• Restructurings and Foreclosures
  • Sustainable Development & Finance
epa s all appropriate inquiries aai rule
EPA’s All Appropriate Inquiries (AAI) Rule

For the first time, there was a federal statutory authority saying what is needed for a Phase I environmental site assessment (not just an ASTM standard)

Created by EPA under Brownfields Amendments to CERCLA in 2002.

Biggest impact of AAI on lenders were the changes to FDIC guidelines – but there are other impacts of AAI including…

Page 15

key changes to phase i esas under aai
Key Changes to Phase I ESAs under AAI
  • Defined qualifications for environmental professionals (EPs);
  • Emphasized responsibilities of the “user” (person seeking liability protection);
  • New levels of Phase I research for consultant;
  • Shorter shelf life for Phase I reports.
key changes simplified recognized environmental condition definition
Key Changes:Simplified “Recognized Environmental Condition” Definition

More closely aligned with the EPA’s All Appropriate Inquiries (AAI) “objective”

de minimis extracted as a stand-alone definition

Some instructional language added to historical and site visit sections

key changes de minimis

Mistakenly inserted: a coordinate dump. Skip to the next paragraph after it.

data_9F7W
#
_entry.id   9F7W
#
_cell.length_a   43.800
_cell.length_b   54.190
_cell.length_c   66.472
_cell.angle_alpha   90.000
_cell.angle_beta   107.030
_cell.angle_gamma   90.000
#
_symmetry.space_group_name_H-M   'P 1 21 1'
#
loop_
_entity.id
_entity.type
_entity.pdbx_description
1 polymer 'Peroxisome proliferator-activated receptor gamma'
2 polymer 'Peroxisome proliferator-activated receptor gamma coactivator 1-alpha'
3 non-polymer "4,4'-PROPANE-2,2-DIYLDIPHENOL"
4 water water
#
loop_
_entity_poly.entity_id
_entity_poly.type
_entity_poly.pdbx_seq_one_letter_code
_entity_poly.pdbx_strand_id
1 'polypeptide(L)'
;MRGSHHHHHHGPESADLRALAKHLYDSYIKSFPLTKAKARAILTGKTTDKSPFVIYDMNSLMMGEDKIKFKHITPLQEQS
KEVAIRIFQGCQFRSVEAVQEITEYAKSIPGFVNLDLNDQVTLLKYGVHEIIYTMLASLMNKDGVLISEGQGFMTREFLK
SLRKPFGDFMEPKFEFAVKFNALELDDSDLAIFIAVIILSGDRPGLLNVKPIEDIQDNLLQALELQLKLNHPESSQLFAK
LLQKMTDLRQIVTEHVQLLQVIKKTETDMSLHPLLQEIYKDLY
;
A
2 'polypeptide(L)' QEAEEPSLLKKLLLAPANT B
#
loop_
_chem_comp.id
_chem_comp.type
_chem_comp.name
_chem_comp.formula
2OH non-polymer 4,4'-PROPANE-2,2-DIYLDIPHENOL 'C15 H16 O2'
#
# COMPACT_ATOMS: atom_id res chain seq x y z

Key Changes: De minimis
  • A Recognized Environmental Condition includes the presence of a release 
  • “de minimis” added to allow the Environmental Professional to immediately dismiss a minor spill
  • “de minimis” used by some to describe contamination left in place and accepted by an agency
  • E1527 Task Group (and EPA) concluded that the same term should not be used to describe both situations
key changes historical rec
Key Changes:Historical REC
  • Historical Recognized Environmental Condition definition originally developed pre-2002
    • before the Bona Fide Prospective Purchaser landowner liability protection/continuing obligations requirements)
  • Conditionally-closed sites currently handled four different ways
  • Consistency needed
new hrec split
New: HREC Split
  • Redefined Historical Recognized Environmental Condition
    • Past releases addressed to unrestricted residential use
    • Must consider current regulatory framework (rules change)
    • HRECs are not RECs
  • Created new Controlled Recognized Environmental Condition term
    • Past releases addressed to non-residential standard, subject to some type of control
    • CRECs are RECs and must be included in the conclusions section of the report
  • de minimis” CAN be used to describe an HREC
  • de minimis” CAN NOT be used to describe a CREC
agency file records reviews
Agency File/Records Reviews
  • Some argued additional records review already required under current standard
  • Some argued additional records beyond a database report are not required under current standard
  • Clients thought it was already being done
  • Consistency needed
  • New language:
    • Should be conducted for property and adjoining properties
    • If not conducted, explain why
    • Alternate sources ok
user responsibilities
“User” Responsibilities
  • The purpose of the “User Responsibilities” not previously explained
    • Grounded in “Factors the Courts will Consider” CERCLA amendments
    • Re-iterated in the 2002 amendments to CERCLA
    • 2002 amendments extended these responsibilities to include brownfield grantees